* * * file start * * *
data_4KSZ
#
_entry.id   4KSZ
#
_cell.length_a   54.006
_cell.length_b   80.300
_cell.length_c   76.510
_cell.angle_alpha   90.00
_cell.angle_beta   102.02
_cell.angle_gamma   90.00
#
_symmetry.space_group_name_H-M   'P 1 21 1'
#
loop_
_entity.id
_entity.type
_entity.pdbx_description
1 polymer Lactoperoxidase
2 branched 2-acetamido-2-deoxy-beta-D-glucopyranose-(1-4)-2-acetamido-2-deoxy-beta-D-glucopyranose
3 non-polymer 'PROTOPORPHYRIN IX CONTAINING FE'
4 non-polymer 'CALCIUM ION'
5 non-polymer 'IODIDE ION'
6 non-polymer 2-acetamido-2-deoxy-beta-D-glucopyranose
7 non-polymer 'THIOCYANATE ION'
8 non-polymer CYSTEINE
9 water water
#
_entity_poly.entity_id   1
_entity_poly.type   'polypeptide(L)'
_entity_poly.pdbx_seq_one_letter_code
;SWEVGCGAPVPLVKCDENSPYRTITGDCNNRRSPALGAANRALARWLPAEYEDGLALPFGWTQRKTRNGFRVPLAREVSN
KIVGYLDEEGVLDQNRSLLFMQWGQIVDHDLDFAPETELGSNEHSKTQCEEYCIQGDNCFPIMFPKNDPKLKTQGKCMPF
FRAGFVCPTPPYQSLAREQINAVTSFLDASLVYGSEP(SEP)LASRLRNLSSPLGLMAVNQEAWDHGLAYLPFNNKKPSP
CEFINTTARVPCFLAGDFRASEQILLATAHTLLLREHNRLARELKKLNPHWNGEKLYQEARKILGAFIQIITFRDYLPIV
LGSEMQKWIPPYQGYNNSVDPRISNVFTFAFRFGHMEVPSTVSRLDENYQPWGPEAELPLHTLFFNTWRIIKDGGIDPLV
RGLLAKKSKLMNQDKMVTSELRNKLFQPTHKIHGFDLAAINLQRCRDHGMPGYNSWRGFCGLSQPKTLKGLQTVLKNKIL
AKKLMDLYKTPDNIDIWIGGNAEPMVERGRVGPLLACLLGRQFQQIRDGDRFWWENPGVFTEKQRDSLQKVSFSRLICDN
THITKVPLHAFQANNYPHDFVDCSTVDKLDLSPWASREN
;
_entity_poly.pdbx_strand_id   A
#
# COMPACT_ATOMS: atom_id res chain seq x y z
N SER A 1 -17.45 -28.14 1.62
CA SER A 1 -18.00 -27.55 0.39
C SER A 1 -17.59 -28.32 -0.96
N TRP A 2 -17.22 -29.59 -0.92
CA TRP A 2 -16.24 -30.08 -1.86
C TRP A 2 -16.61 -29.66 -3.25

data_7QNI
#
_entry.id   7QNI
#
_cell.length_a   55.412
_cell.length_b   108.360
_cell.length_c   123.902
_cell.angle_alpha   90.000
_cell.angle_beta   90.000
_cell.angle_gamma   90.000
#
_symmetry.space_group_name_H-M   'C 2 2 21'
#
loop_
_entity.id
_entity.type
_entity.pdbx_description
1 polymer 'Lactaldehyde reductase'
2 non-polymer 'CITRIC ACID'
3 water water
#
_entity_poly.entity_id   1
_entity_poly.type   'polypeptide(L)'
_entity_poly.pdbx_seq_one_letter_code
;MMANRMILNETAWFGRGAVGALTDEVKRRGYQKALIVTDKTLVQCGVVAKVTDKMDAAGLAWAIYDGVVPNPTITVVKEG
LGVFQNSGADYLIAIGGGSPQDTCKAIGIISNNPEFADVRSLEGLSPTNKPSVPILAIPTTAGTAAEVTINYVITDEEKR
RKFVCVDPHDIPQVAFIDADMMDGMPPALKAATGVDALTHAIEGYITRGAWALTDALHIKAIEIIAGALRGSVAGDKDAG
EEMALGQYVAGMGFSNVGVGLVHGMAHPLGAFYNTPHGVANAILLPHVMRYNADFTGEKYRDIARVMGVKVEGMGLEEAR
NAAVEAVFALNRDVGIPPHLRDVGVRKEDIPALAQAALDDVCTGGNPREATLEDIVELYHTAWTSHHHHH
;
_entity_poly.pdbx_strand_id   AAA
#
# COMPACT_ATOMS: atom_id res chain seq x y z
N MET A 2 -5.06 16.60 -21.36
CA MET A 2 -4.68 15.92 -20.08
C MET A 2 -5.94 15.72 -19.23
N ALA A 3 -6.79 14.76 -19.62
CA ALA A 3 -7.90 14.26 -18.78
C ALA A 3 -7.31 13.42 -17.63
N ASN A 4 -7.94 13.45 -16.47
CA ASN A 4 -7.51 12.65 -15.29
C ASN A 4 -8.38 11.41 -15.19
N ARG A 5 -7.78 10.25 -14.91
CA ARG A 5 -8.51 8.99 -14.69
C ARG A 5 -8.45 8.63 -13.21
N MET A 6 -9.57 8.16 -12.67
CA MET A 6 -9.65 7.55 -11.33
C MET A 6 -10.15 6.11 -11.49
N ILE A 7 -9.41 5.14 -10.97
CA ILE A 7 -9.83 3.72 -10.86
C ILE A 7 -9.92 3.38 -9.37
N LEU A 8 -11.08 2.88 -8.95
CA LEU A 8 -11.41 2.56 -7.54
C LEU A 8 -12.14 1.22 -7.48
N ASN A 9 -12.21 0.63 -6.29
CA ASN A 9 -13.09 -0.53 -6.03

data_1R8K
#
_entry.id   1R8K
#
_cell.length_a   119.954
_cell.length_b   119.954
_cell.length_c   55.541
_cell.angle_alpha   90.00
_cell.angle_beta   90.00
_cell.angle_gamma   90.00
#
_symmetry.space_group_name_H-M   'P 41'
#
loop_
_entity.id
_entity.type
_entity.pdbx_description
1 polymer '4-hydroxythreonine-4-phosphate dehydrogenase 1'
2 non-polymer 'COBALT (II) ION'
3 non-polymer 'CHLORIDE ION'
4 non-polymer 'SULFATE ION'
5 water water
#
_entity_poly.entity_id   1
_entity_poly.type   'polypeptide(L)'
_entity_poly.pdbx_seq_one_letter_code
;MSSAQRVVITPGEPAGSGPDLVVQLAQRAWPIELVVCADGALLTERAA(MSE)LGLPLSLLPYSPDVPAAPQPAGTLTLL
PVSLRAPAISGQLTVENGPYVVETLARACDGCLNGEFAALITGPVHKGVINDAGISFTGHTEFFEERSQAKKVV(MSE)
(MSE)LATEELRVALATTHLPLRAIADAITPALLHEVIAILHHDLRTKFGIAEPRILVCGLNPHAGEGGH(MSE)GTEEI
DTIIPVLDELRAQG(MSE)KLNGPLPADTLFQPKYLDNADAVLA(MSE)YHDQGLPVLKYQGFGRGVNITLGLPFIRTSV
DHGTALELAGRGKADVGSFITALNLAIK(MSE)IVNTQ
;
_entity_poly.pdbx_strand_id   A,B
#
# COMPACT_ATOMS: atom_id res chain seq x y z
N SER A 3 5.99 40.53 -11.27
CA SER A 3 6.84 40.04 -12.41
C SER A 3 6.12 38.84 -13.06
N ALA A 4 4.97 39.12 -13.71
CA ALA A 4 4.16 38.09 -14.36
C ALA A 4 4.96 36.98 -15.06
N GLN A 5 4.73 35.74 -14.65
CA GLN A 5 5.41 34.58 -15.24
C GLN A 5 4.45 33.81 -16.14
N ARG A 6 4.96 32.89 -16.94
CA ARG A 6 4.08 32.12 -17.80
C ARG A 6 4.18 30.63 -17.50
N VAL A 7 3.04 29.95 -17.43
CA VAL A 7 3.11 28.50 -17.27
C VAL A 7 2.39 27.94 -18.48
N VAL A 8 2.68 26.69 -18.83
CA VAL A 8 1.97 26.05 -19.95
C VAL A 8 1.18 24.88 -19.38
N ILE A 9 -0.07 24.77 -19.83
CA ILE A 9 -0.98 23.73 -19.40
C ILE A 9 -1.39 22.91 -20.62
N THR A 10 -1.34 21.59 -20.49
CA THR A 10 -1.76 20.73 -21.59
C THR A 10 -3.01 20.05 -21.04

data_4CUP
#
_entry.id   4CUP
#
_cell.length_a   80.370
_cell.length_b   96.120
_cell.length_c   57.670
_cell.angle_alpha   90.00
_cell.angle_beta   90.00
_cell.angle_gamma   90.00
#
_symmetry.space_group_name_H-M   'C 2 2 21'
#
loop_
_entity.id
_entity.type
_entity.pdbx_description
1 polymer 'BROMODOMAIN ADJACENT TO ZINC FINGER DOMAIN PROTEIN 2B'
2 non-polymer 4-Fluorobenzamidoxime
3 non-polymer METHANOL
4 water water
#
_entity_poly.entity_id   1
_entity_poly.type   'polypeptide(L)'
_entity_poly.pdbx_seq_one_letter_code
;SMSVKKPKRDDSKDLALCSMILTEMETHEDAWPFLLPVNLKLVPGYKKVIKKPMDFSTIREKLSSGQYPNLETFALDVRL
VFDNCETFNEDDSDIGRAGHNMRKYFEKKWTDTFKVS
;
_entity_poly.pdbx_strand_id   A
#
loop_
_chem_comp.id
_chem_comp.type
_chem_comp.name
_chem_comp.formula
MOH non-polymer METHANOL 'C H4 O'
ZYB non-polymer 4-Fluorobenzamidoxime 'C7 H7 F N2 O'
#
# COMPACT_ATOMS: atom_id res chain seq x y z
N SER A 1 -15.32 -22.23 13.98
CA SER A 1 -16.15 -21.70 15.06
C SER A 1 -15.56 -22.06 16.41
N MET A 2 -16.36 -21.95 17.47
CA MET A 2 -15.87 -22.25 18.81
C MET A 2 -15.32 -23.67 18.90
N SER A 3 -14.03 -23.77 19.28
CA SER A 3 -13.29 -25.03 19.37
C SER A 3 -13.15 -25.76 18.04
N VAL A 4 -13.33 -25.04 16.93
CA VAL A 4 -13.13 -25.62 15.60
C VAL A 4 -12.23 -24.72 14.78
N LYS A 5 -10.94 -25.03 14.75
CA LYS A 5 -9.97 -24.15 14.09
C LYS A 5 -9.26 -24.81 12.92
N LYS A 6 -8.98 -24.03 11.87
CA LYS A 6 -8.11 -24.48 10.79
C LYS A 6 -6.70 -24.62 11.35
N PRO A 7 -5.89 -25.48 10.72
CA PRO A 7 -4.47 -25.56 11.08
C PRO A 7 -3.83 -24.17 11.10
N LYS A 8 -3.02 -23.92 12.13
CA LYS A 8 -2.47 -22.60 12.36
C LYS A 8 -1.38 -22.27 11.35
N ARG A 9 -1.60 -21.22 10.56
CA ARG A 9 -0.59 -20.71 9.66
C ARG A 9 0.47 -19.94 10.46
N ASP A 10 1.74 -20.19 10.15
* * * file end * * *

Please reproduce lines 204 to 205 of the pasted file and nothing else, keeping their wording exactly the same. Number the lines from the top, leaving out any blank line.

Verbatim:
CA SER A 1 -16.15 -21.70 15.06
C SER A 1 -15.56 -22.06 16.41